By Alina Cohen
September 25, 2015
Patrick Faigenbaum ©

When you look at the photographs of Patrick Faigenbaum, you can instinctively see how his subjects are informed by their settings. From an aristocrat’s dining room to a crumbling, flooded street in Calcutta, the places in which these people are situated influence the viewer’s understanding of who they are, where they’re from, and how they live day-to-day—all at a glance. Born in Paris in 1954, Faigenbaum first gained renown in the 1980s for his portraits of Italian aristocratic families. Since then, he has pointed his lens on such cities as far-flung as Tulle and Prague. This month, an exhibition of his work entitled Kolkata/Calcutta opened at the New York-based Aperture Foundation.

The exhibition also happens to mark the inaugural partnership between the Hermès Foundation and the Aperture Foundation. (The Hermès Foundation is a patron of the Henri Cartier-Bresson Award, which Faigenbaum won for the photographs on view.) “Before, the winner was only displayed in Paris,” said Catherine Tsekenis, the Creative Director of the Hermès Foundation and voice of the Hermès vision. “It’s a very good opportunity to show the winner.” While the Foundation doesn’t play a direct role in selecting the recipient of the award, Tsekenis believes that Faigenbaum’s work is a good match. “It’s generous with a lot of humanistic values,” she says. Travel + Leisure recently sat down with Faigenbaum to discuss his interest in Calcutta and the ways in which photography has changed since he began shooting in the 1970s.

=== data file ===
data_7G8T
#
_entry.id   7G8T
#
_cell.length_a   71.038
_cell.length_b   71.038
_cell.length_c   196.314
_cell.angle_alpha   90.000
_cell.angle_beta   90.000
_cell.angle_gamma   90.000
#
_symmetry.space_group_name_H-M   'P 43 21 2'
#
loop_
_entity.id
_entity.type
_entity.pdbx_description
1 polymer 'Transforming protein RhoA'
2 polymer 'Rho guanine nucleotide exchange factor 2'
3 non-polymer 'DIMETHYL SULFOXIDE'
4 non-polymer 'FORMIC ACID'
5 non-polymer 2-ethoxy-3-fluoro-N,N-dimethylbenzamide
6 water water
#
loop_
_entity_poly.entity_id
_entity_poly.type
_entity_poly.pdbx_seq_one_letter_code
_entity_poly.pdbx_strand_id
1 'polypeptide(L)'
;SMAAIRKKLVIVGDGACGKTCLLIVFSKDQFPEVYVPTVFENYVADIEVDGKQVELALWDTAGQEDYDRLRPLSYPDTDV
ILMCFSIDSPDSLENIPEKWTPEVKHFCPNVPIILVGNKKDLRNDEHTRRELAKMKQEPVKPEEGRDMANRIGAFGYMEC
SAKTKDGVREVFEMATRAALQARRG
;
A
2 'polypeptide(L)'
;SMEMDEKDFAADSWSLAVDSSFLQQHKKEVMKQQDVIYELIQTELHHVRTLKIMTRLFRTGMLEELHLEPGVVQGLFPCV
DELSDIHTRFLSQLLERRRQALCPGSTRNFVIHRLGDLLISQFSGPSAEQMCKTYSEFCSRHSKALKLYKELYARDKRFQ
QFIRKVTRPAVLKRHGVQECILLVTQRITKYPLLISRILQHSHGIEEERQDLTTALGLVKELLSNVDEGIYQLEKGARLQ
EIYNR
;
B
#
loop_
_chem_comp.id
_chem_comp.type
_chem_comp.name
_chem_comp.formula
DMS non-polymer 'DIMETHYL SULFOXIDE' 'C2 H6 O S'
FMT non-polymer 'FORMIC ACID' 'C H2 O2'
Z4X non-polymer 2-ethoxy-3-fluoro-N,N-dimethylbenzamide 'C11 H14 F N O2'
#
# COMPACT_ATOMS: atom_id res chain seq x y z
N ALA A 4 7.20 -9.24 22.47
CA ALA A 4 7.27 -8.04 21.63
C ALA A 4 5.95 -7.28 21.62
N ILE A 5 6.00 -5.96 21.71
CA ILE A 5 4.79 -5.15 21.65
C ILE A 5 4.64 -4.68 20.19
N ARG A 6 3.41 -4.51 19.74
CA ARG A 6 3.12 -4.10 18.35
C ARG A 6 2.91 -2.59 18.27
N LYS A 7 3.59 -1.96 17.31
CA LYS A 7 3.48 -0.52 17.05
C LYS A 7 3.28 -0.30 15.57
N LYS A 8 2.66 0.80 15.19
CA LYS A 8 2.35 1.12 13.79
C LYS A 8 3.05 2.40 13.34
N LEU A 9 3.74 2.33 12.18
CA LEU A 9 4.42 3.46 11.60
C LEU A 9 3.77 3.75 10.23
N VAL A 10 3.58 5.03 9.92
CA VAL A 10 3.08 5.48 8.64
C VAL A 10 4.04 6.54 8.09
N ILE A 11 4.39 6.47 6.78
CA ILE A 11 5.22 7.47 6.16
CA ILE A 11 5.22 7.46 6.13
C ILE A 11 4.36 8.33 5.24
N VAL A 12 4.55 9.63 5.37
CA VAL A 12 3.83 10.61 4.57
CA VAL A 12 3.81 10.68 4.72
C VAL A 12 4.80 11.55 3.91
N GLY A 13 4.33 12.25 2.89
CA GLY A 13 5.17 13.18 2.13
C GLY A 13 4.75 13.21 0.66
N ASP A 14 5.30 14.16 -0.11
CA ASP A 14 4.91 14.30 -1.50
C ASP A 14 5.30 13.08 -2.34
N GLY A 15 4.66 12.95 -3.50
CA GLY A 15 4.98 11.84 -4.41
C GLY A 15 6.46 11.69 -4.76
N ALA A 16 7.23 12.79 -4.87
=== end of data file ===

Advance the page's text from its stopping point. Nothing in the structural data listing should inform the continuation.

Patrick Faigenbaum ©

You recently arrived from Paris. How is the photography scene there different from it is in New York?

When I began photography in 1972, there was more focus in Paris on reportage, advertising, and fashion. None of these three genres interested me. You didn’t hear about all the great photographers who had worked in France except Henri Cartier-Bresson. There were strict rules about photography—at that time you had to have photographs with the black frame around to show you didn’t crop the picture. That was a wrong idea. Cartier-Bresson didn’t care if you cropped or not.